Hello and welcome to another blog interview. Today I have the pleasure to introduce you to Jennifer Borges Foster of Tickerfinch.
Hi Jennifer! "Tickerfinch" sounds interesting. Is there a story behind your Etsy-Name?
I wanted a name that was sonically pleasing and personally meaningful. My family has called me bird all my life, so I used that as a launch pad. When I considered the driving forces in my life, having a big heart topped the list, and this was what eventually captured the name: ticker = heart, finch = bird.
How and when did crafting and bookmaking come into your life?
I’ve always been a maker – I sew, weave, paint, write, screen print… I’m fascinated with how things are put together (and how I can take them apart). I’m a poet and an editor, and it was being in the literary world that brought me to bookmaking. I first started making books by hand after working at a college literary journal - we spent hours and hours choosing poems, editing, laying everything out and designing it to all come together, but after sending the file to the printer, the books we got back felt flat to me. It was as if we built the skeleton of this creature, carefully filled it with organs and covered it in sinew and muscle and sent it away for its skin, and it came back covered in flimsy cardboard with some lipstick smeared on its face.
I then decided to take a class at The Seattle Center for Book Arts, and within minutes I was hooked.
I had been making journals and wedding books for myself and friends for years, but it was only after selling copies of the second edition of Filter on Etsy in 2009 that I started making journals for the general public to purchase.Tell us a little more about your shop and about what you sell.
I make and sell mainly journals in my shop, and I often make wedding guest books as special orders.
I make my own book cloth out of linen and silk for most of my books, and I do a lot of embroidery work on them. Fox Sleeps In is one of my favorite examples of embroidery and fabric arts in my bookmaking: I prefer the depth and texture of fabrics to book cloth, in many cases. I only use manufactured book cloth when I need a super clean finish on a book for screen printing or ink.
After doing the first edition of case-bound copies of Filter, I became interested in alternative bindings. I love langstich and button hole bindings, and most of my journals are bound in that style.
That all sounds like creating is your main job.
I am a poet, which clearly is not a money-making profession. I’ve been lucky enough to get grants to pursue my writing, and I teach book making and poetry to kids and adults at The Richard Hugo House and other venues around Seattle. As a bookmaker, I’m mostly self-taught – I read a lot of books about bookmaking (thanks, Keith Smith!) and I copy bindings that I see until I get them right.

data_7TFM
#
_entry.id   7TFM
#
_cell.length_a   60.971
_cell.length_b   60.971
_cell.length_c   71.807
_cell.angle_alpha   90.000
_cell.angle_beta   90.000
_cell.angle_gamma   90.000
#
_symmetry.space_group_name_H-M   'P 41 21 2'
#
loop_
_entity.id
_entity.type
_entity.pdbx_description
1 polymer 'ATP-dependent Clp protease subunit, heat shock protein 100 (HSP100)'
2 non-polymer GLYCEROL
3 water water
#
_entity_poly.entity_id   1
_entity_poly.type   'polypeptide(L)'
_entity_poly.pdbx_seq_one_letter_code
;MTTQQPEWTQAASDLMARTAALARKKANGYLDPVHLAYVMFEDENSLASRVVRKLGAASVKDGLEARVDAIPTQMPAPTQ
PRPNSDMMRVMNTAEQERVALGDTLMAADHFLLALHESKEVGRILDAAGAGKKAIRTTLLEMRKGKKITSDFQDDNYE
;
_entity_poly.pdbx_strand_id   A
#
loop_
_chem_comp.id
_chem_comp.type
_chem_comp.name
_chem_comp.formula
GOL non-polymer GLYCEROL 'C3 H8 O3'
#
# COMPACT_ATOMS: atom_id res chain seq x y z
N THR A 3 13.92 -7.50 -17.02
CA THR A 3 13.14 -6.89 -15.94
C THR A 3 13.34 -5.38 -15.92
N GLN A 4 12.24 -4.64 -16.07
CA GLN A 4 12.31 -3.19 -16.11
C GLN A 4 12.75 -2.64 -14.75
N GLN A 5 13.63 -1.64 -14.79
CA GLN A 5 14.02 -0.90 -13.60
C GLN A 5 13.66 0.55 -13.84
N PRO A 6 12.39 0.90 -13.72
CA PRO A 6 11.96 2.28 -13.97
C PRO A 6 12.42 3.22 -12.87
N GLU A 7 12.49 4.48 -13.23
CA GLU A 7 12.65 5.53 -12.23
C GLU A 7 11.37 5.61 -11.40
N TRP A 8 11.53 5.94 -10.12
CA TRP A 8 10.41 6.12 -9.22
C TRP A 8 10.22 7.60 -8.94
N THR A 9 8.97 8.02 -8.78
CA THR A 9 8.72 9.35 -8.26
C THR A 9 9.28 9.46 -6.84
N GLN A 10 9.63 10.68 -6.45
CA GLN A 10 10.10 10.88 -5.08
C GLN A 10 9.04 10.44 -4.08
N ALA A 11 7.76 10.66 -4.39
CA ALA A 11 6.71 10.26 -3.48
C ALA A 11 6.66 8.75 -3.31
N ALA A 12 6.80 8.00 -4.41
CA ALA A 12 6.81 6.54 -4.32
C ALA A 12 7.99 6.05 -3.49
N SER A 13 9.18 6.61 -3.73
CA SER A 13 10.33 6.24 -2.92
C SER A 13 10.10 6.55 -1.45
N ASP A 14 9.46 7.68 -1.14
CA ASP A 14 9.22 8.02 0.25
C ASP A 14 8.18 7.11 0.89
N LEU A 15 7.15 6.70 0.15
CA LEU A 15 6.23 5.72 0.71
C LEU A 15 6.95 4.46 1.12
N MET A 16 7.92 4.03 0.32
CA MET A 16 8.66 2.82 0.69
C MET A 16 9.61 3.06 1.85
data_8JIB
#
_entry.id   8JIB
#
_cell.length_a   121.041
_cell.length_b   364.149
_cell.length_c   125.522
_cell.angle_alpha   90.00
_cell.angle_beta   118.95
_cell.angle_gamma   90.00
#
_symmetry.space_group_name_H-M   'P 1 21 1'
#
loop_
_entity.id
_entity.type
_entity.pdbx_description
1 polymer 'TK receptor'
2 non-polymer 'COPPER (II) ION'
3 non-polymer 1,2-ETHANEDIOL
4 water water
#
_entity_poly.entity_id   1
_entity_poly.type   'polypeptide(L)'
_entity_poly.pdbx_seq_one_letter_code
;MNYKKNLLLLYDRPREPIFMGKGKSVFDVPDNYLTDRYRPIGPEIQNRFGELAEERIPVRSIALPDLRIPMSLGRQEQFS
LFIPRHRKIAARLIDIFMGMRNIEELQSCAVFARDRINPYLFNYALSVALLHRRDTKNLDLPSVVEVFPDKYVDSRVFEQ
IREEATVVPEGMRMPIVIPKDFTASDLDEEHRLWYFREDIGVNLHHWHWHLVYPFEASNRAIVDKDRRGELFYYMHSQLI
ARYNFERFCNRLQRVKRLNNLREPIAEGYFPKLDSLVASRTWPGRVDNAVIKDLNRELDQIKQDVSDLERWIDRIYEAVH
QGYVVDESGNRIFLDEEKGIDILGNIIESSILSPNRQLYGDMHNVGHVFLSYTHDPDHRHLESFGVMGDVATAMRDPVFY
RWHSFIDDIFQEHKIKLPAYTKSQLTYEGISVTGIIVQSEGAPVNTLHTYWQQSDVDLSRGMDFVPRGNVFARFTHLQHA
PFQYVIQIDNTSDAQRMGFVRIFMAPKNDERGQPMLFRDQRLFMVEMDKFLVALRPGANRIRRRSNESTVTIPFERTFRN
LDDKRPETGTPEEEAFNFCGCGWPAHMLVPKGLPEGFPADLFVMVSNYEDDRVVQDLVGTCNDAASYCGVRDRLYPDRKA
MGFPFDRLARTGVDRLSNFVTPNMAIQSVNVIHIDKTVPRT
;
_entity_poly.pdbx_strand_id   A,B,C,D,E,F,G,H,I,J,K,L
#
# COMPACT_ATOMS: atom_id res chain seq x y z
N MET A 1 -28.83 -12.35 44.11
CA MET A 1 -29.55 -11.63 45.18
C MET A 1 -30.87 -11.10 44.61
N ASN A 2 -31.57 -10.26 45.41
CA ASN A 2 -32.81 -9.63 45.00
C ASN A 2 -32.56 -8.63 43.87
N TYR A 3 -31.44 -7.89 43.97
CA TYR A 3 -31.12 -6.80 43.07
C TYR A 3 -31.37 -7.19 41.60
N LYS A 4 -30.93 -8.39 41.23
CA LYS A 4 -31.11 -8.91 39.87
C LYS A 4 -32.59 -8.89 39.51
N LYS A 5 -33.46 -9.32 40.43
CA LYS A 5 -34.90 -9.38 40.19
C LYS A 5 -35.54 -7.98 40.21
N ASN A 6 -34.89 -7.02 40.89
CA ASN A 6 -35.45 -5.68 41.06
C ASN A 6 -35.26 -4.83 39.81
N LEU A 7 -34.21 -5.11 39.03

Do you have a special way or place to get fresh ideas?
My favorite place in the universe is the Special Collections Library at the University of Washington. Sandra Kroupa, the Special Collections Librarian, is an amazing resource for local book artists. She has dedicated her life to collecting handmade books, and an afternoon with her and a cart of books is a transformative experience. I am always deeply humbled and inspired after viewing some of the incredible work she houses there.
I also love seeing what people are doing on Etsy! There are so many creative and talented bookmakers showcased on Etsy, and looking through the different bookbinding stores is, again, both humbling and inspiring.
Do you have a role model or is there someone who especially influenced your work by example or mentoring?
In 1953, Daisy Alden created a literary journal called Folder. She typeset the entire journal by hand, and had parties with her friends to put the books together. I love the feeling of both hard work and camaraderie that came from her creation. She said “When you send something beautiful into the world, it finds it’s own way.” – this is what inspired me to learn how to make books.
What can we expect from tickerfinch in the future? - Any new projects going on or products planned?
I’m working on a third edition of Filter right now, and I’ve brought on several editors and a letterpress printer for this third edition. I always rely on my good friend and designer Kim Drake to help me design and layout the poems, fiction and art in Filter – I don’t know what I would do without her!
I’ve made a few journals for friends and fellow writers that include machine typed prompts and hand-painted erasures as inspiration. It can be a little intimidating to start writing in a beautiful, blank handmade book – adding prompts and art makes the book a collaboration, which is less intimidating. I’ve gotten great feedback on them, and will start making them for my shop next year.
Thank you, Jennifer, for taking your time to talk with me!
To see more of her books, check our tickerfinch on Etsy and do take the time to head on to her homepage tickerfinch.com. You will find there a slow blog on diverse topics of everyday life from recipes to putting poems to sleep like babies, written with whit and not lacking a certain self-irony.